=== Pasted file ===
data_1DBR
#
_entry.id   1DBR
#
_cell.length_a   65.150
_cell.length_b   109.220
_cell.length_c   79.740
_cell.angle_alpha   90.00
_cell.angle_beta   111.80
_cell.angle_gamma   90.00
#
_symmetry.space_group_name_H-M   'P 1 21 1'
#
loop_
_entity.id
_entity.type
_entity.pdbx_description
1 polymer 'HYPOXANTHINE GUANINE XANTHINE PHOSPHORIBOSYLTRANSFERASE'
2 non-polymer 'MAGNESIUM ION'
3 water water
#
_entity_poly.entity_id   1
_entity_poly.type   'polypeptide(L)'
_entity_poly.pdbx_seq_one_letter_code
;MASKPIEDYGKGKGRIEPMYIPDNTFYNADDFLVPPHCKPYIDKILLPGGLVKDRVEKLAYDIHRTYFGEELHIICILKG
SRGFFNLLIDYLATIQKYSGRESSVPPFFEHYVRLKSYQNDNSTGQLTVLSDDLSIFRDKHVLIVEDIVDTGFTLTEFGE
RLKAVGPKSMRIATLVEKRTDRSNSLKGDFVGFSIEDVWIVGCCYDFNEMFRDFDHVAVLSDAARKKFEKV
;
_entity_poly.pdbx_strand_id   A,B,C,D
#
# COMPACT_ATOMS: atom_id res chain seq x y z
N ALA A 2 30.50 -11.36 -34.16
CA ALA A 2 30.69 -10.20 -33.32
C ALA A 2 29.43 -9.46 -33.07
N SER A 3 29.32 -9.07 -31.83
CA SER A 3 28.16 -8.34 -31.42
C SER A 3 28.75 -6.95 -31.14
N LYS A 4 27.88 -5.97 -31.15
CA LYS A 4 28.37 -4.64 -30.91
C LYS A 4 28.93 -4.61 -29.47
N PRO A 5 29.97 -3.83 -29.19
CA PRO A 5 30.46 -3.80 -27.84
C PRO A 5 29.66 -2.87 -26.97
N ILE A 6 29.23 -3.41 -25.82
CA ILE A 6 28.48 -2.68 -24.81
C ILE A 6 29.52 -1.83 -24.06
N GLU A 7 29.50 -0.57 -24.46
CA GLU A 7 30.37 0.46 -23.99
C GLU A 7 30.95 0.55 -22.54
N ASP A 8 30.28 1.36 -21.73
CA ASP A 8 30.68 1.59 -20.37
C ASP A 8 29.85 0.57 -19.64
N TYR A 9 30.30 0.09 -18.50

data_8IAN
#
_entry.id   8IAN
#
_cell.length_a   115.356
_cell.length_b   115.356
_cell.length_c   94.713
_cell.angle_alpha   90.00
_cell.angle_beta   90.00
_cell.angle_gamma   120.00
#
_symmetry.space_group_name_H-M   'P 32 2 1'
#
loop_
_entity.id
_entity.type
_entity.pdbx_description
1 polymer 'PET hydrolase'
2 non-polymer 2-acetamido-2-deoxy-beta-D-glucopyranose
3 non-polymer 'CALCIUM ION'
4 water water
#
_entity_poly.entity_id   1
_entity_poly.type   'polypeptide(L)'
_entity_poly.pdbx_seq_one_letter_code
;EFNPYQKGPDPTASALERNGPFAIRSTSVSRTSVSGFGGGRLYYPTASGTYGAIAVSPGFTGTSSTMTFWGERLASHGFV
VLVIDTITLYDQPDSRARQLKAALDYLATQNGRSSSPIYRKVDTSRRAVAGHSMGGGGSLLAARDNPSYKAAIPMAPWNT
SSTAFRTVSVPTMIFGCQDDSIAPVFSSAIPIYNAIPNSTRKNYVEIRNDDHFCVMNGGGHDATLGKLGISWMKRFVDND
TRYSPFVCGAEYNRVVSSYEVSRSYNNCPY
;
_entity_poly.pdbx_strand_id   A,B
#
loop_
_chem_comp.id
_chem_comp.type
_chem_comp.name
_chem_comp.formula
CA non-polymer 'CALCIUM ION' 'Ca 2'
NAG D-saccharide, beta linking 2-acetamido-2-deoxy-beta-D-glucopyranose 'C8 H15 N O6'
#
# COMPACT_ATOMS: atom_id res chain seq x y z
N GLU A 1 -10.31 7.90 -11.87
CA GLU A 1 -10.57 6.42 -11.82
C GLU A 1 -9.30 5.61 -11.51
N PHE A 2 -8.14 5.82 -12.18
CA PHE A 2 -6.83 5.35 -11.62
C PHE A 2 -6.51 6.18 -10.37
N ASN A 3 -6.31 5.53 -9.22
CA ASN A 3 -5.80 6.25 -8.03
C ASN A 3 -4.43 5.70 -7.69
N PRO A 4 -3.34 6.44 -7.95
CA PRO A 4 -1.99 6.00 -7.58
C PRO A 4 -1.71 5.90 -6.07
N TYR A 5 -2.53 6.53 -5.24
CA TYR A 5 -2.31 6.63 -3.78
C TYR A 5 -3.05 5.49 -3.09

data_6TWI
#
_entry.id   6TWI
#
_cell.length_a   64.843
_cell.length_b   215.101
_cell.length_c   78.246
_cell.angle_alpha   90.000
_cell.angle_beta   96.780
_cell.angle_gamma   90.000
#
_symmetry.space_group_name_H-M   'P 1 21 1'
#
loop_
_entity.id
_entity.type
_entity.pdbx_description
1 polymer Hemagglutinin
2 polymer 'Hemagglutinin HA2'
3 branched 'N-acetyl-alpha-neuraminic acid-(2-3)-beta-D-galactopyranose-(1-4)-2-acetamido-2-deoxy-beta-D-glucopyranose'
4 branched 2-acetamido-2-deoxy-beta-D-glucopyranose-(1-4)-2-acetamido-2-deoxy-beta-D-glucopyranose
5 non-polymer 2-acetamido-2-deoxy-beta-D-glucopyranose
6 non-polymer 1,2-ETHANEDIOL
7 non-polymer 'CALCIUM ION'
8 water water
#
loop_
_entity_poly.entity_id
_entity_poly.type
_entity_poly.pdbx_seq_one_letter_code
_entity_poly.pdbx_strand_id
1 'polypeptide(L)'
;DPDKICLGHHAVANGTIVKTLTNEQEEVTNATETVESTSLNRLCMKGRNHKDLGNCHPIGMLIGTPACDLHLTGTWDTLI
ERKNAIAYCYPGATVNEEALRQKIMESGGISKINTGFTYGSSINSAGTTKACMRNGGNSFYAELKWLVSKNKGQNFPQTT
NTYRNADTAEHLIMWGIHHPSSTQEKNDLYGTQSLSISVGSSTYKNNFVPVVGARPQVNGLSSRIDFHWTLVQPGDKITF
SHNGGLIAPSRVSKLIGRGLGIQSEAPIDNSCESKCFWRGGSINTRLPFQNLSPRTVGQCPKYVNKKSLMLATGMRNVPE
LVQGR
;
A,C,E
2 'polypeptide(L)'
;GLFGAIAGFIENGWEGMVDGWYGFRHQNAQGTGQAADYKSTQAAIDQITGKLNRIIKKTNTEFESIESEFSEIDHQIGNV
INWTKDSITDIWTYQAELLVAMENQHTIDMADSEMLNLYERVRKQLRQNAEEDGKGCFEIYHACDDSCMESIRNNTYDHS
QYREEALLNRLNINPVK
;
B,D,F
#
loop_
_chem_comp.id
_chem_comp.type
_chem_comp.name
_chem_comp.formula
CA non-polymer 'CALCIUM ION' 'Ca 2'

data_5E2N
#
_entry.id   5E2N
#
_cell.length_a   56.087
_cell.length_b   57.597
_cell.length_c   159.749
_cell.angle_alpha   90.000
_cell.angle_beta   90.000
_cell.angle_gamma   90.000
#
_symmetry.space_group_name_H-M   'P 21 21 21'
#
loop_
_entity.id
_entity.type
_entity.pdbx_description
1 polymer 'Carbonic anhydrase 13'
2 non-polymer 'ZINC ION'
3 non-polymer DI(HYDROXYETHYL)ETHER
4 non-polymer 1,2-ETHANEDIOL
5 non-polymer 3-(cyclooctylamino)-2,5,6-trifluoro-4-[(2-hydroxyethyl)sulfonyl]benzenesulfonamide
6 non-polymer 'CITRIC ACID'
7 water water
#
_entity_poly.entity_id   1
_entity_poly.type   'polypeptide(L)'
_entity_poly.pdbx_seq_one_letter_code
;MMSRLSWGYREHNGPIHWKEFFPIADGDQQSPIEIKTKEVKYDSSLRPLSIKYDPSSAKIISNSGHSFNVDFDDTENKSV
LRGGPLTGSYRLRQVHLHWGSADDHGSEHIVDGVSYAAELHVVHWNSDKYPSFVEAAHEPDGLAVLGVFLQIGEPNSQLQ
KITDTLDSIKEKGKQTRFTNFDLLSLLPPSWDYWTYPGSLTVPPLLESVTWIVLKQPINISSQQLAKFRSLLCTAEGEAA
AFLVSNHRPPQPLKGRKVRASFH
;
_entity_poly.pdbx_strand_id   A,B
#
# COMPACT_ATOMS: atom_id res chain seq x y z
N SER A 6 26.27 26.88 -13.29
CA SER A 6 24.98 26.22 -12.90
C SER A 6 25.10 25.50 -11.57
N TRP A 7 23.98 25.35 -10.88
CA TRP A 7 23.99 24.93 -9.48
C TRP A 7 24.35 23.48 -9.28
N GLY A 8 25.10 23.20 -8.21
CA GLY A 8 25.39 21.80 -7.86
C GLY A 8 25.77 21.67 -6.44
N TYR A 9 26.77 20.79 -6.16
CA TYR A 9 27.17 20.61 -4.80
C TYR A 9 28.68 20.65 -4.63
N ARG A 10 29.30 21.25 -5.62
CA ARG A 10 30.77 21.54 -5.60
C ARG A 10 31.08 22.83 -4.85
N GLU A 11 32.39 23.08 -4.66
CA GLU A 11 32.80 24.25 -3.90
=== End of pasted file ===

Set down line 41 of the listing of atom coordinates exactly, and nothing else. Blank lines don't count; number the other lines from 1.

N PRO A 5 29.97 -3.83 -29.19